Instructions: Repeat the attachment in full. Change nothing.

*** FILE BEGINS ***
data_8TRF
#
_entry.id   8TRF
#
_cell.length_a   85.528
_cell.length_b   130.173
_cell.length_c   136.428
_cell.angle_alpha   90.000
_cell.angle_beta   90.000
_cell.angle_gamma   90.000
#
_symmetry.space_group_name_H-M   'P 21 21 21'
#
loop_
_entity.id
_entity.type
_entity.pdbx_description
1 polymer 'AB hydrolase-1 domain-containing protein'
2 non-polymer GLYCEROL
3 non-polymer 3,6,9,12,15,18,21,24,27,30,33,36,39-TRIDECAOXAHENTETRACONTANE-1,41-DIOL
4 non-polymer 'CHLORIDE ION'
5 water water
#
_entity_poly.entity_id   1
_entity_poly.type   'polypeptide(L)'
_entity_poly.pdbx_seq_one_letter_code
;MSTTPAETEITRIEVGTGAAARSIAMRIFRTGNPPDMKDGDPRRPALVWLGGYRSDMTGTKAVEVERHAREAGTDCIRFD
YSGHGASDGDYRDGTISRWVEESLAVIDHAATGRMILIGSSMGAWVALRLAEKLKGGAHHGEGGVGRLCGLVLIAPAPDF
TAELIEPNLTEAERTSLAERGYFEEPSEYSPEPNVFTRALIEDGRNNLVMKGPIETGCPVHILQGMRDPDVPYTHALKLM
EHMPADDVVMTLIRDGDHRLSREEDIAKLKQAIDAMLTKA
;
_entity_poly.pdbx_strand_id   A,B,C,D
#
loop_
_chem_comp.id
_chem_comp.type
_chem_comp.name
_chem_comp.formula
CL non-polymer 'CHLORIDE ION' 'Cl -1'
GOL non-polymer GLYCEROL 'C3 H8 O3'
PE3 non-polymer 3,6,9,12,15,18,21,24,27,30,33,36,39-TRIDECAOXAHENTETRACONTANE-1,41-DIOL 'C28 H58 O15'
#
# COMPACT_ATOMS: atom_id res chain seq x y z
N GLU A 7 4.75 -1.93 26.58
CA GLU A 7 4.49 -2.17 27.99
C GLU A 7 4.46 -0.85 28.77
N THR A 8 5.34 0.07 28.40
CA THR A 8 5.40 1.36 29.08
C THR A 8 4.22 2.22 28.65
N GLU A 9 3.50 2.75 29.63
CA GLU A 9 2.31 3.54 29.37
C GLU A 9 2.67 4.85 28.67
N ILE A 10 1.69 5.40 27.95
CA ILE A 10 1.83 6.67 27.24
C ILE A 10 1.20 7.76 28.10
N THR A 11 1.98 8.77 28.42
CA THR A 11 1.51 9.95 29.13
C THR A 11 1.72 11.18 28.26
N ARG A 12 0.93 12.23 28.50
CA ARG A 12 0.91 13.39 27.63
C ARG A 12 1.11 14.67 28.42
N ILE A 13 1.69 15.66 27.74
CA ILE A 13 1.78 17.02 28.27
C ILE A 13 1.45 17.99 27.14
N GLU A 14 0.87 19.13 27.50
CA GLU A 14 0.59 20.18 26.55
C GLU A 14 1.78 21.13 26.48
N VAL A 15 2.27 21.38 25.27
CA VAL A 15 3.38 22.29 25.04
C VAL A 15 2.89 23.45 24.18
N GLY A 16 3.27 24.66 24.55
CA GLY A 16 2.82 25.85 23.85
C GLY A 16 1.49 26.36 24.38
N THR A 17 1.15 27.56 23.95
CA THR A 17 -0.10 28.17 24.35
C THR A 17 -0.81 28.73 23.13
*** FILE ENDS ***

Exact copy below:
data_8TRF
#
_entry.id   8TRF
#
_cell.length_a   85.528
_cell.length_b   130.173
_cell.length_c   136.428
_cell.angle_alpha   90.000
_cell.angle_beta   90.000
_cell.angle_gamma   90.000
#
_symmetry.space_group_name_H-M   'P 21 21 21'
#
loop_
_entity.id
_entity.type
_entity.pdbx_description
1 polymer 'AB hydrolase-1 domain-containing protein'
2 non-polymer GLYCEROL
3 non-polymer 3,6,9,12,15,18,21,24,27,30,33,36,39-TRIDECAOXAHENTETRACONTANE-1,41-DIOL
4 non-polymer 'CHLORIDE ION'
5 water water
#
_entity_poly.entity_id   1
_entity_poly.type   'polypeptide(L)'
_entity_poly.pdbx_seq_one_letter_code
;MSTTPAETEITRIEVGTGAAARSIAMRIFRTGNPPDMKDGDPRRPALVWLGGYRSDMTGTKAVEVERHAREAGTDCIRFD
YSGHGASDGDYRDGTISRWVEESLAVIDHAATGRMILIGSSMGAWVALRLAEKLKGGAHHGEGGVGRLCGLVLIAPAPDF
TAELIEPNLTEAERTSLAERGYFEEPSEYSPEPNVFTRALIEDGRNNLVMKGPIETGCPVHILQGMRDPDVPYTHALKLM
EHMPADDVVMTLIRDGDHRLSREEDIAKLKQAIDAMLTKA
;
_entity_poly.pdbx_strand_id   A,B,C,D
#
loop_
_chem_comp.id
_chem_comp.type
_chem_comp.name
_chem_comp.formula
CL non-polymer 'CHLORIDE ION' 'Cl -1'
GOL non-polymer GLYCEROL 'C3 H8 O3'
PE3 non-polymer 3,6,9,12,15,18,21,24,27,30,33,36,39-TRIDECAOXAHENTETRACONTANE-1,41-DIOL 'C28 H58 O15'
#
# COMPACT_ATOMS: atom_id res chain seq x y z
N GLU A 7 4.75 -1.93 26.58
CA GLU A 7 4.49 -2.17 27.99
C GLU A 7 4.46 -0.85 28.77
N THR A 8 5.34 0.07 28.40
CA THR A 8 5.40 1.36 29.08
C THR A 8 4.22 2.22 28.65
N GLU A 9 3.50 2.75 29.63
CA GLU A 9 2.31 3.54 29.37
C GLU A 9 2.67 4.85 28.67
N ILE A 10 1.69 5.40 27.95
CA ILE A 10 1.83 6.67 27.24
C ILE A 10 1.20 7.76 28.10
N THR A 11 1.98 8.77 28.42
CA THR A 11 1.51 9.95 29.13
C THR A 11 1.72 11.18 28.26
N ARG A 12 0.93 12.23 28.50
CA ARG A 12 0.91 13.39 27.63
C ARG A 12 1.11 14.67 28.42
N ILE A 13 1.69 15.66 27.74
CA ILE A 13 1.78 17.02 28.27
C ILE A 13 1.45 17.99 27.14
N GLU A 14 0.87 19.13 27.50
CA GLU A 14 0.59 20.18 26.55
C GLU A 14 1.78 21.13 26.48
N VAL A 15 2.27 21.38 25.27
CA VAL A 15 3.38 22.29 25.04
C VAL A 15 2.89 23.45 24.18
N GLY A 16 3.27 24.66 24.55
CA GLY A 16 2.82 25.85 23.85
C GLY A 16 1.49 26.36 24.38
N THR A 17 1.15 27.56 23.95
CA THR A 17 -0.10 28.17 24.35
C THR A 17 -0.81 28.73 23.13